The document obtained from the applicant is apparently the minutes of a meeting held by a formation called as İstanbul Charity Councils (“İstanbul Hayır Meclisleri”). The applicant asserted that this document had been sent to her by e-mail; that she had not formulated it; and that she had not attended the meeting specified in the document. The investigation authorities failed to refute the applicant’s submissions.
The applicant’s phone conversation with the person, who was arrested and detained within the scope of an operation conducted against the FETÖ/PDY, was not considered by the investigation authorities as a strong indication of criminal guilt to show the existence of an organisational link, since there was no finding or claim that these phone conversations had been held within an organisational framework.
As regards the allegation that the applicant’s inability to remember her mobile phone passcode was an indication of an organisational purpose sought to be achieved also by the other accused persons, the applicant noted that the police officers could indeed have access to her mobile phone and that the charges against her were based on the materials obtained from her mobile phone. Regard being had to the investigation authorities’ failure to refute the applicant’s defence submissions, as well as the principle of nemo tenetur (right of an accused not to be compelled to provide incriminating evidence) enshrined in Article 38 of the Constitution, the Court has not found plausible the allegation that such a consideration was an indication of an organisational stance.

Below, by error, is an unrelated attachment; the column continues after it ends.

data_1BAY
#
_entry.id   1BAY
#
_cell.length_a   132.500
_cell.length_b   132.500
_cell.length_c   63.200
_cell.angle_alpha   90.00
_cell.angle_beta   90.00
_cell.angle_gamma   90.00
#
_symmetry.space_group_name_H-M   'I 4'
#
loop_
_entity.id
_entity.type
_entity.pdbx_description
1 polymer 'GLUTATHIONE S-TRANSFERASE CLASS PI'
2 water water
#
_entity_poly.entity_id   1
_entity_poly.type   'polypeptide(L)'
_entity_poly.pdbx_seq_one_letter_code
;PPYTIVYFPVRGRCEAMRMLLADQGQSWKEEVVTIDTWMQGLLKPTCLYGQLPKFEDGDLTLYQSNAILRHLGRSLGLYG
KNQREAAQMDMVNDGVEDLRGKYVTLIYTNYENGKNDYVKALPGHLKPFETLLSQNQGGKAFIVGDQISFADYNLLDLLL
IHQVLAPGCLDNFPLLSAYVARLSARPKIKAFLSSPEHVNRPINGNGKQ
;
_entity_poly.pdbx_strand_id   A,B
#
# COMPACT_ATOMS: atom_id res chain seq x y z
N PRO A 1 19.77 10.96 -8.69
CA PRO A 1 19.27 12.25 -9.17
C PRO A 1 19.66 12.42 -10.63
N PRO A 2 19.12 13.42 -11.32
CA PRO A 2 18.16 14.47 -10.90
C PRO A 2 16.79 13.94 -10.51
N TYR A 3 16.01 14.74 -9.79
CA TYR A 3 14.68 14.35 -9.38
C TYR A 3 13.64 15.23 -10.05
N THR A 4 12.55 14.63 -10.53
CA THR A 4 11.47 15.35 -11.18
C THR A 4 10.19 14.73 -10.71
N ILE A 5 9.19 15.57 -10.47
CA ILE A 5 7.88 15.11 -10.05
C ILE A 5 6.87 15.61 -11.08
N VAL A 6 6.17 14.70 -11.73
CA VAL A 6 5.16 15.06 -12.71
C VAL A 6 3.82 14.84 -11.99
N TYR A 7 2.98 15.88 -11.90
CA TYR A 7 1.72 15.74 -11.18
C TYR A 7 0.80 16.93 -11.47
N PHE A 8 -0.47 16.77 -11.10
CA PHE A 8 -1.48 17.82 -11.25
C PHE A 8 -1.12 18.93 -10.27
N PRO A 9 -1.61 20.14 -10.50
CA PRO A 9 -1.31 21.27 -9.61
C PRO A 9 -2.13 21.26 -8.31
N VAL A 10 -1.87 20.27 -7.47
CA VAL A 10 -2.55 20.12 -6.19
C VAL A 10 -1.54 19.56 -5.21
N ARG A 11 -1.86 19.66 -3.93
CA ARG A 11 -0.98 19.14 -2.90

The applicant was also alleged to have provided financial assistance to two associations, which had been closed by virtue of a Decree-law, as well as to a person who had been subject to criminal proceedings for his membership of a terrorist organisation. As also noted in the indictment, the said amounts were deposited by the applicant before the closure of the associations and the initiation of the criminal investigation against that person. The investigation authorities did not submit any finding or claim that she had provided these financial aids not for the purpose of humanitarian assistance, but for ensuring their transfer to terrorist organisations or their members.
In this regard, the Court has concluded that in the present case, the investigation authorities failed to sufficiently demonstrate the existence of a strong indication of criminal guilt, a prerequisite for detention, in consideration of the applicant’s defence submissions and the scope of the case file. Having examined the applicant’s case also from the standpoint of Article 15 of the Constitution, which allows for the suspension and restriction of fundamental rights and freedoms in times of a state of emergency, the Court has nevertheless concluded that the safeguards enshrined in Article 19 of the Constitution had been breached in the present case.
Consequently, the Court has found a violation of the right to personal liberty and security.
This press release prepared by the General Secretariat intends to inform the public and has no binding effect.